8

I'm a third year undergraduate engineering student in India.

I am applying for a research program at a foreign university which will start at the end of my third year. This internship program requires at least one and a maximum of two letters of recommendation. As is the case for many students in my college (and I suspect many Indian engineering undergrads as well), I do not have much interaction with most of my professors outside of classes. My grades are decent but nothing spectacular in my courses.

Hence, I only have one strong letter of recommendation from a professor with whom I am doing a project. The rest of my professors who I have spoken to about the same have only given me tepid responses and have advised me to come back only if I cannot find anyone else ready to give me a letter.

In this case, what should I do for filing my LoRs? Would it be better to submit only the strong LoR or should I submit a weaker LoR as well?

7

It depends a lot on how you define "a weak LoR". Consider 5 levels:

  • +2: My best student in 10 years.
  • +1: DWIC (did well in class) + hard working, take initiative etc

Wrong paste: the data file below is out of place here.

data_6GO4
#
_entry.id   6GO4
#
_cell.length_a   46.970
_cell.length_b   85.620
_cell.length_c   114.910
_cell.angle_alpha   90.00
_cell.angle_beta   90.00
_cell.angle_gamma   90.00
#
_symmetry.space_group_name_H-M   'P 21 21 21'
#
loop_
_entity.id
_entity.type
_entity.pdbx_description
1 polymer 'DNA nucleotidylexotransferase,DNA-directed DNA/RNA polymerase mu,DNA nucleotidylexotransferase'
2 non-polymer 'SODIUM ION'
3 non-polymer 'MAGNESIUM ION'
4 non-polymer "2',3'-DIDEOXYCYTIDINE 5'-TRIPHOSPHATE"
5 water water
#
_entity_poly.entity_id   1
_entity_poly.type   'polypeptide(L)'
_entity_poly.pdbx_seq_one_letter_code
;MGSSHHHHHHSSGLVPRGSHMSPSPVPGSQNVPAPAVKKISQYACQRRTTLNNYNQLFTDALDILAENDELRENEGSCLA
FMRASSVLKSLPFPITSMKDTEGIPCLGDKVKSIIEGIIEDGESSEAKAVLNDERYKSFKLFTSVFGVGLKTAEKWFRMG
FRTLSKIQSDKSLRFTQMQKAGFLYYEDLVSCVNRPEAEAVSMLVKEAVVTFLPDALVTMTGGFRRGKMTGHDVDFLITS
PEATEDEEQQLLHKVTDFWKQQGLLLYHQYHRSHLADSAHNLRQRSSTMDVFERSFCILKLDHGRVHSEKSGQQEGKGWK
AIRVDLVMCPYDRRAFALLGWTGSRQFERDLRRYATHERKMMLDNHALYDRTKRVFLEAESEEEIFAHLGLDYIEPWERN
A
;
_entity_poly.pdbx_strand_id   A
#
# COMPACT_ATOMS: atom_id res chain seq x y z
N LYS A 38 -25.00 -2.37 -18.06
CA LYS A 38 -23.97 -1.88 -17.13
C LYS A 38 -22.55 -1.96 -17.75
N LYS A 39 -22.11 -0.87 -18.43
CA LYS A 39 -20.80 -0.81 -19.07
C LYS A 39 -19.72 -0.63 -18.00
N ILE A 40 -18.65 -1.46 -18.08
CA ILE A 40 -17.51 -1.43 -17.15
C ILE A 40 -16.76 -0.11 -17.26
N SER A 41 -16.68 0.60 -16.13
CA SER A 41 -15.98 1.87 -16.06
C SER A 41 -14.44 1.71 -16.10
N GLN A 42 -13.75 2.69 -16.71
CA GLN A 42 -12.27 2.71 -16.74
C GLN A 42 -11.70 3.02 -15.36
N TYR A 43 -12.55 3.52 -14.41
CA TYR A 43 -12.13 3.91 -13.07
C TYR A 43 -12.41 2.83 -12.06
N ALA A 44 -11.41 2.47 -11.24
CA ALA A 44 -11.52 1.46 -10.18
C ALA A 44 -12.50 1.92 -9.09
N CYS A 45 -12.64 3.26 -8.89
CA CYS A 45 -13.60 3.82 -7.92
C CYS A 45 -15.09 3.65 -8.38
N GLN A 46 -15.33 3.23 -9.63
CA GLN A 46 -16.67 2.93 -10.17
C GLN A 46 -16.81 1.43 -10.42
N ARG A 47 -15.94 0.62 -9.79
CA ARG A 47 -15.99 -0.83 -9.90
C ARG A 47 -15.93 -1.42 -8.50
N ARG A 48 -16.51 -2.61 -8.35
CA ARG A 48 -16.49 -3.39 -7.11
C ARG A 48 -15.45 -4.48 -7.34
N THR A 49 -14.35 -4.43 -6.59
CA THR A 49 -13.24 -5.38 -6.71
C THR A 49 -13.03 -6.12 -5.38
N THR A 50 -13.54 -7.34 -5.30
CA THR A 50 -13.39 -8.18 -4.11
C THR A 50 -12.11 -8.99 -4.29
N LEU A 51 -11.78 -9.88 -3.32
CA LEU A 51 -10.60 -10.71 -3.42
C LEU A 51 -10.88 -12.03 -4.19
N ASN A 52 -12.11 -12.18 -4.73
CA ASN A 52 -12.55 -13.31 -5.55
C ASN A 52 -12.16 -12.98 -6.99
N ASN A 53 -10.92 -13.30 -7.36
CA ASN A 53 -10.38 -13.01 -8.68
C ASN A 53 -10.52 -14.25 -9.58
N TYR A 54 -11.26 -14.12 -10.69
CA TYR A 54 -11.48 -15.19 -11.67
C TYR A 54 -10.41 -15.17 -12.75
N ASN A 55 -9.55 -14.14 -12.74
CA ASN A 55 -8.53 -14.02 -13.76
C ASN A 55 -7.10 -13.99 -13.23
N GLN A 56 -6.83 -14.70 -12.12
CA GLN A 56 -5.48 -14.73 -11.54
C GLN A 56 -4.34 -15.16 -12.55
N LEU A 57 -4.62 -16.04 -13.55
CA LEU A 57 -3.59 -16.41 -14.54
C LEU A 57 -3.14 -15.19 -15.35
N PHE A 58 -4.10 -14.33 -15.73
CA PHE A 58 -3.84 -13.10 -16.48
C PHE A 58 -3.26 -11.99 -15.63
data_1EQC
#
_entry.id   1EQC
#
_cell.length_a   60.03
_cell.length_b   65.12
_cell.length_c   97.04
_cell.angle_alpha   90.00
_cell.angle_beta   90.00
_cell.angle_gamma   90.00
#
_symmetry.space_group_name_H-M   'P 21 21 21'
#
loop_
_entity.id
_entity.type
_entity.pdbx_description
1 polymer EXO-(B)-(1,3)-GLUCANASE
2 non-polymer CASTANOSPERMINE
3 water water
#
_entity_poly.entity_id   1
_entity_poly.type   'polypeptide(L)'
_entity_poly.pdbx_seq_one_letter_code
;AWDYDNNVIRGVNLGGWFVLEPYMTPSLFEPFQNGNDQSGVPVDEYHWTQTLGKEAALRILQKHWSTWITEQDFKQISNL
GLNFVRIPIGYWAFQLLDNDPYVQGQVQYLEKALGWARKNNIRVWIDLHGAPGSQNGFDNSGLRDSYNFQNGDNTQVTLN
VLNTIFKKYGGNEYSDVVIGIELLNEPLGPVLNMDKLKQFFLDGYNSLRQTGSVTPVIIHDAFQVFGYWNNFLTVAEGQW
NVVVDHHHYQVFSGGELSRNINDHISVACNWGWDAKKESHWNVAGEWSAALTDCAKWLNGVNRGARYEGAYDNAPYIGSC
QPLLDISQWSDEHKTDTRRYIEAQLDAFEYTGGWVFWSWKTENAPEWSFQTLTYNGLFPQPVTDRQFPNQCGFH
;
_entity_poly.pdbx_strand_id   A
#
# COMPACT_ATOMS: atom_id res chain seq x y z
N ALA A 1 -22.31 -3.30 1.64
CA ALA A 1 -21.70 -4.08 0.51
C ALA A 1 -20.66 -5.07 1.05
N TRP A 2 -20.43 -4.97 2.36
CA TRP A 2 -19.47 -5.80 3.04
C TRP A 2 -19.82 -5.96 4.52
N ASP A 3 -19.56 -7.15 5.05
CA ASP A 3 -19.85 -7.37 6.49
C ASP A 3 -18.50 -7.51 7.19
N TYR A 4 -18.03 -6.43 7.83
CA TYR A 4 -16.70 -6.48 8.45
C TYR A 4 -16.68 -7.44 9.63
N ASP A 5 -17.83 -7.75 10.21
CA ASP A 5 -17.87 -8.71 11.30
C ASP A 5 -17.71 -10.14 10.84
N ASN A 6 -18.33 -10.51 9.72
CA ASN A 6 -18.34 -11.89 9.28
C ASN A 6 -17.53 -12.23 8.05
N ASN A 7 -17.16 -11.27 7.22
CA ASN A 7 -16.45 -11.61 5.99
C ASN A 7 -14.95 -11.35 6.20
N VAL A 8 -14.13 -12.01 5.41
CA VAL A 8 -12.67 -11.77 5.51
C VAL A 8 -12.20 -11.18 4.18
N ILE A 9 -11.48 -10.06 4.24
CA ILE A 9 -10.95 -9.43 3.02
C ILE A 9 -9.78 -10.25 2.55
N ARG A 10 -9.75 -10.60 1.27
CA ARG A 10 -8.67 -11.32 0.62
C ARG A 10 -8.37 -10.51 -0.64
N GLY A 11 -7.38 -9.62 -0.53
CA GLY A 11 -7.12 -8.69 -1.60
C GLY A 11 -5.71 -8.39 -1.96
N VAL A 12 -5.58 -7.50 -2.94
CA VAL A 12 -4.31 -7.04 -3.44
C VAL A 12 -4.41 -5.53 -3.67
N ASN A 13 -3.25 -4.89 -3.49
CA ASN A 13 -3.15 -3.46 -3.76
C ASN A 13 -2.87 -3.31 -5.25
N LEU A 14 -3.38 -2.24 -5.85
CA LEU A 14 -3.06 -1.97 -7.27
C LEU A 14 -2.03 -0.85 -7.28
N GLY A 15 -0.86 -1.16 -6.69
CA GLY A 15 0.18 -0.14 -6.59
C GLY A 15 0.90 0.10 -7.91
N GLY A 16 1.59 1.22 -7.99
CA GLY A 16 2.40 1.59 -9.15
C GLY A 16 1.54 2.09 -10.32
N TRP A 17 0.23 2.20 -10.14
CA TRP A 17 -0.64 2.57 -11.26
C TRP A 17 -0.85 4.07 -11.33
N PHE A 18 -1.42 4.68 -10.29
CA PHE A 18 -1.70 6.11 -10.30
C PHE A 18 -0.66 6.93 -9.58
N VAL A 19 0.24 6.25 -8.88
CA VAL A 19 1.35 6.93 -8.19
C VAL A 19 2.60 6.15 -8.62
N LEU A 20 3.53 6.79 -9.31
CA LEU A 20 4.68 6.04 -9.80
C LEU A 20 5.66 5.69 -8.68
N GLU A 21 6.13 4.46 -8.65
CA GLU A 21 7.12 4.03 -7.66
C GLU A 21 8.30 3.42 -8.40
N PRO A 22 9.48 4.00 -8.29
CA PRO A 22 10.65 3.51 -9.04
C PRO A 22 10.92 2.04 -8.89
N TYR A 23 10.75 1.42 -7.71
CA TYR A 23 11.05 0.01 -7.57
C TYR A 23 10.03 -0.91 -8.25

• 0 : Simply DWIC, e.g. Kerkyra's LoR.
  • -1: He was in my class, he asked me to write LoR.
  • -2: Don't take him

Unless you make someone very upset, people will not write a -1 and -2 LoRs. If you believe the weak ones are still +1s, you can submit.

FYI, I fell out with my Master thesis advisor, and decided not to use his LoR (he still offered to write one). I managed to get 3 PhD admissions with full scholarship using three +1 LoRs (but I submitted more than 50 applications).

Good luck!

  • In my case I would put my strong one at at least +1 (can't say if +2). My weak one could fall into the 0 category or -1 depending on which professor I ask for providing me with the LoR. – shortstheory Sep 12 '17 at 9:14
  • anything in the negatives should be omitted unless really necessary IMO – user44476 Sep 13 '17 at 4:03
5

Definitely submit only the strong one.

A weak letter of recommendation can actually harm you. Once, a PI with whom I did an internship agreed to write a letter, and I learned later that he basically wrote "Kerkyra was in my lab for 6 months, she did a good job, everything went ok." Needless to say, I didn't get the scholarship. A tepid recommendation just carries the message "I knew this guy for 6 months and I couldn't find one enthusiastic thing to say", which is terrible.

There's still the possibility that your professor would write an amazing letter without knowing you, but I wouldn't take the risk - especially since you already can get one strong letter. It's pretty good for an undergraduate.

  • 1
    Excellent advice. Further supporting this answer is that only one letter is actually required, so there is no point is submitting additional, weak letters. – user136 Sep 13 '17 at 6:33

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